bokashi fertilizer, charcoalized rice hull, chicken manure composting, Japanese composting, OMPLus Fertilizer, solid waste management, waste recovery system
The tradition of Bokashi fertilizer dates back to early Japanese civilization when chemical fertilizers were yet to be invented, farmers used them to enhance rice and vegetable crops. The word “Bokashi” is loosely translated in English as “mixed organic materials”, just a simple method of mixing biodegradable waste matter, inoculants and microbes into compost material, returning to nature what was originally from it. In the centuries that followed, this method became part of agricultural tradition and was later to become a world known method in the practice of sustainable farming.
Bokashi recipes are family kept secrets in Japan passed on through generations of agricultural farmers. On certain years when the bokashi mix was considered a powerful concoction, these were given to family and friends as gifts. It was all made in their own particular way and using only biodegradable waste. They would use the rice hull and rice straw from their fields, spent grain from milling the rice and other biodegradable waste around their farms. To this day, it is still being used and practiced with the same intention, to nourish the soil in a sustainable manner with natural materials completing the organic life cycle as nature would do it. Inevitably, any compost mixture would require a nitrogen source which is most vital to plant growth. And the best source of nitrogen was always, well, shit.
My earliest introduction to organic farming was, interestingly, full of shit. We had a lot of these, too much in fact. Our farm was then operating a poultry contract growing business as a separate division and we were growing a total of population of 120,000 chickens around 7 times each year. The poultries required rice hull for its bottom beds to catch manure, then there was the manure itself that the chickens produced. We were producing hundreds of tons of poultry waste each year. We had a solid waste management nightmare. The waste rice hull was being dumped in heaps around the farm, the chicken manure had a small storage facility where we also processed our compost. We would have mountains of chicken dung surrounding this structure and the farm, naturally, smelled like shit. This was to be my first task working in the farm, to handle the waste material and turn it into usable compost. A tall order even for someone who had just spent the last three years in Boracay managing a solid waste management project. Bokashi seemed to be the solution to our problem. It needed work but it was not impossible. It was, at the very least, worth my best shot.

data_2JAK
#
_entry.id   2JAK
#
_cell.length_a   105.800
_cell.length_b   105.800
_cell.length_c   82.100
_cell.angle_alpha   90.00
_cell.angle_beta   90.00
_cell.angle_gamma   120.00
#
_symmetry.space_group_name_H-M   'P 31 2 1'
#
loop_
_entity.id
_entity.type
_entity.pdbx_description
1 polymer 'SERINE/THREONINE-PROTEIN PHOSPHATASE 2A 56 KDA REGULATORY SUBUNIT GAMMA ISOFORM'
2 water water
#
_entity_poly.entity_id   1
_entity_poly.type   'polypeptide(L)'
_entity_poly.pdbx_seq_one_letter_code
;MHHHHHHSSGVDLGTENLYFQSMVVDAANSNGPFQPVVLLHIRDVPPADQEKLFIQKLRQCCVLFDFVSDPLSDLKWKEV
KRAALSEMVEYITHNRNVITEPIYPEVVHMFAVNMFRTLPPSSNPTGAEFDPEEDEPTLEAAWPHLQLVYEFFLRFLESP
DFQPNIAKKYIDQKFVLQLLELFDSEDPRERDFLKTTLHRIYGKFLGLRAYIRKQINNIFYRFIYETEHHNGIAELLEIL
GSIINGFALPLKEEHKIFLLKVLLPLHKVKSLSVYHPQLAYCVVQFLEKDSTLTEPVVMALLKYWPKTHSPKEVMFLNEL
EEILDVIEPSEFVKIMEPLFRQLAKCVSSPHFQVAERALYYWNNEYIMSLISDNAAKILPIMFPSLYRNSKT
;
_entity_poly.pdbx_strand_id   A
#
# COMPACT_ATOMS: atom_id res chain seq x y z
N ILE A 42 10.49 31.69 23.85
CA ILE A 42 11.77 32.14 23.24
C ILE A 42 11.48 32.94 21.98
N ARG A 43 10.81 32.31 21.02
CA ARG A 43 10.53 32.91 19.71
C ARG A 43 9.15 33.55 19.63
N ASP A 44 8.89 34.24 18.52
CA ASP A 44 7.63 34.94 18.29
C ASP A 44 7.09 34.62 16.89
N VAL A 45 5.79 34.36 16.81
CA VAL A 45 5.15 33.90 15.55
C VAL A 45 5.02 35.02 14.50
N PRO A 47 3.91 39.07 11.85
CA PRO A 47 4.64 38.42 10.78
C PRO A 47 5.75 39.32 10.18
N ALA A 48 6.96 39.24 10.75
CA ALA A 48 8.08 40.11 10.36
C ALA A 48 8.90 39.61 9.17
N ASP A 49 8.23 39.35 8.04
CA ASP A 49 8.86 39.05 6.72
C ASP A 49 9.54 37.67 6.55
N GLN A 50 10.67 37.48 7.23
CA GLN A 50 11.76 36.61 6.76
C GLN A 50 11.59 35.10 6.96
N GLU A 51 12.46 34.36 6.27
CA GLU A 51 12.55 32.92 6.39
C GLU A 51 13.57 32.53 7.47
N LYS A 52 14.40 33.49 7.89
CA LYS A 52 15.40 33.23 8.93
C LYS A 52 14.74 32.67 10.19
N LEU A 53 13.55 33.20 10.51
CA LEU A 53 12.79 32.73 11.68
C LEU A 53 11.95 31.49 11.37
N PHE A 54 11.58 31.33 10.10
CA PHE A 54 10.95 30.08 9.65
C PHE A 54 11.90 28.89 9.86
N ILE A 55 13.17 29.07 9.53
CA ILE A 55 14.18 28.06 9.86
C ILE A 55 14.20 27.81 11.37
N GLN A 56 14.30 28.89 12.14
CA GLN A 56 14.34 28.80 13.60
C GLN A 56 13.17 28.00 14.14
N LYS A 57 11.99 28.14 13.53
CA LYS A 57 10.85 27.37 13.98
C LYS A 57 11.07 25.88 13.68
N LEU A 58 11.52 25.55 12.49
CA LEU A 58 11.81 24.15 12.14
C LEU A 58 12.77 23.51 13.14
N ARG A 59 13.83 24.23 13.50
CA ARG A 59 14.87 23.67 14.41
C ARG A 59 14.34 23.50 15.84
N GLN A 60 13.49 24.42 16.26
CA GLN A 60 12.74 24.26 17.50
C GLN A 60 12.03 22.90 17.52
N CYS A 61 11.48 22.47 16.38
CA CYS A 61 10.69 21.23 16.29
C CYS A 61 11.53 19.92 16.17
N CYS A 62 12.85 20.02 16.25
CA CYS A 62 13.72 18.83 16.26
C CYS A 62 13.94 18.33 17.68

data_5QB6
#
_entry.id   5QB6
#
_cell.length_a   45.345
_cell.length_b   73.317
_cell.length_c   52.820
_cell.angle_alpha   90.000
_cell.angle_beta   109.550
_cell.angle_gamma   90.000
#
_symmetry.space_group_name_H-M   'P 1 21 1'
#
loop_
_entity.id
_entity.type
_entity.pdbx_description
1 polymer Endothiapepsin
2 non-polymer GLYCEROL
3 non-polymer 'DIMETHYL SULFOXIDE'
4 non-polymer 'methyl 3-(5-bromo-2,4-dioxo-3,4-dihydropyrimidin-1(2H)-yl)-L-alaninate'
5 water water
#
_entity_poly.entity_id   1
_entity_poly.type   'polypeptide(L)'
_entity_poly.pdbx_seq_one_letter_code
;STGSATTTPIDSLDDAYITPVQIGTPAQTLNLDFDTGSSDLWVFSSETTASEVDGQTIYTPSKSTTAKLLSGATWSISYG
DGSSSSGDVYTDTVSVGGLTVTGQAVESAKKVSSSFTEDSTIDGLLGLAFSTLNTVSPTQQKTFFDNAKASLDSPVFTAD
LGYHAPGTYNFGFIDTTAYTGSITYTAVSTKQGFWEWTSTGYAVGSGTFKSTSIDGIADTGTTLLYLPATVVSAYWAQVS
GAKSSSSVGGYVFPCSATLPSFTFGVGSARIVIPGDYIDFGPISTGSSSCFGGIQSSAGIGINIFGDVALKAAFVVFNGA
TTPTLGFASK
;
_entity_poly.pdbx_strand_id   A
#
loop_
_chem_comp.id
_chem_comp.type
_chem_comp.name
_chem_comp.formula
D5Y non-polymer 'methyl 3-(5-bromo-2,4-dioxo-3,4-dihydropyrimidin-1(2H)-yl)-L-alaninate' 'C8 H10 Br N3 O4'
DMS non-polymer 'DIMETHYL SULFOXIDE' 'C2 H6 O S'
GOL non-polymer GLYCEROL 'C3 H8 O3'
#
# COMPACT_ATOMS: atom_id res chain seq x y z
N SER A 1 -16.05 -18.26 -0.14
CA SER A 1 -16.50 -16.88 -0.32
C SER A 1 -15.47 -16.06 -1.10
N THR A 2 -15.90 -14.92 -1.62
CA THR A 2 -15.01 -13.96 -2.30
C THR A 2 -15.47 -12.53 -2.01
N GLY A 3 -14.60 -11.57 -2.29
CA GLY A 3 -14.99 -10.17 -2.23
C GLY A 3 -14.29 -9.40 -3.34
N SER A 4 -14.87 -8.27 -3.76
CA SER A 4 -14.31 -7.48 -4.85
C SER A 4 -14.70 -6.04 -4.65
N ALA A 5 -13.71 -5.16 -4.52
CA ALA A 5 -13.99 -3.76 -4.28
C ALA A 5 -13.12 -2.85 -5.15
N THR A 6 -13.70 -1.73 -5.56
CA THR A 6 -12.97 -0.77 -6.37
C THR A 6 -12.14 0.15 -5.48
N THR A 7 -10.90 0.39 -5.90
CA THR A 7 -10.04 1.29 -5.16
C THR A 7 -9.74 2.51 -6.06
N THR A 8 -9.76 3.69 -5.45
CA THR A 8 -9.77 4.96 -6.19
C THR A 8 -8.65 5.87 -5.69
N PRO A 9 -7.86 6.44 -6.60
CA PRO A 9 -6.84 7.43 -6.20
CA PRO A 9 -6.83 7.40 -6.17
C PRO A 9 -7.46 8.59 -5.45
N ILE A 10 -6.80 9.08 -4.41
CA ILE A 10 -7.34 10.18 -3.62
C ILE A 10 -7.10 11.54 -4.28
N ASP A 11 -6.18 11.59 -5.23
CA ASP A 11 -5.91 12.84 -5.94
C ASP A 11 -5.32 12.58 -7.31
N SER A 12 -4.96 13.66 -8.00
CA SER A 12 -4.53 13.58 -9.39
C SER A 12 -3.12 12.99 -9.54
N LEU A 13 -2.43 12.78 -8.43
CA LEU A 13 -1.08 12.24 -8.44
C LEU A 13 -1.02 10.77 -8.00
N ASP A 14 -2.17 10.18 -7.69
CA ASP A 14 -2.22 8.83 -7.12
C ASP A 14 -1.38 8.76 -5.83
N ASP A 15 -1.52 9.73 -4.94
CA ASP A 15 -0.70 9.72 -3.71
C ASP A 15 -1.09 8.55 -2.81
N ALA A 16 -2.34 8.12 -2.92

I researched. I observed. I experimented. I tested. I learned the story and the logic of Bokashi. I proposed and constructed a compost factory structure. We mechanized some of our operations. I watched how this was made day in and day out. I had totally immersed myself into this project. I streamlined our operations, built a team, branded our product, tested for efficacy, had it certified organic, and registered it with the Fertilizer and Pesticide Authority for commercial sale. Our own bokashi blend fertilizer, now branded as OM PLUS – taken from Organic Matter Plus. It is essentially what we sell, high organic matter content plus inoculants and other microoganisms in compost form. It has also produced excellent results, all our produce is reserved for use by a small and select group of clients.
Today our farm produces over 1200 tons of Bokashi blend organic fertilizer a year, with over 7o percent of its raw material coming from our very own farm waste. A solid waste nightmare turned around 360 degrees, now a major revenue stream for the farm. A triumph for waste management processing. All borrowed from the early Japanese. All part of recycling nature. All in the interest of the preserving the planet and reducing global warming. All geared at promoting the organic farming revolution and a healthier environment around us. And all profit too – about turning shit into profit. Oh Shit!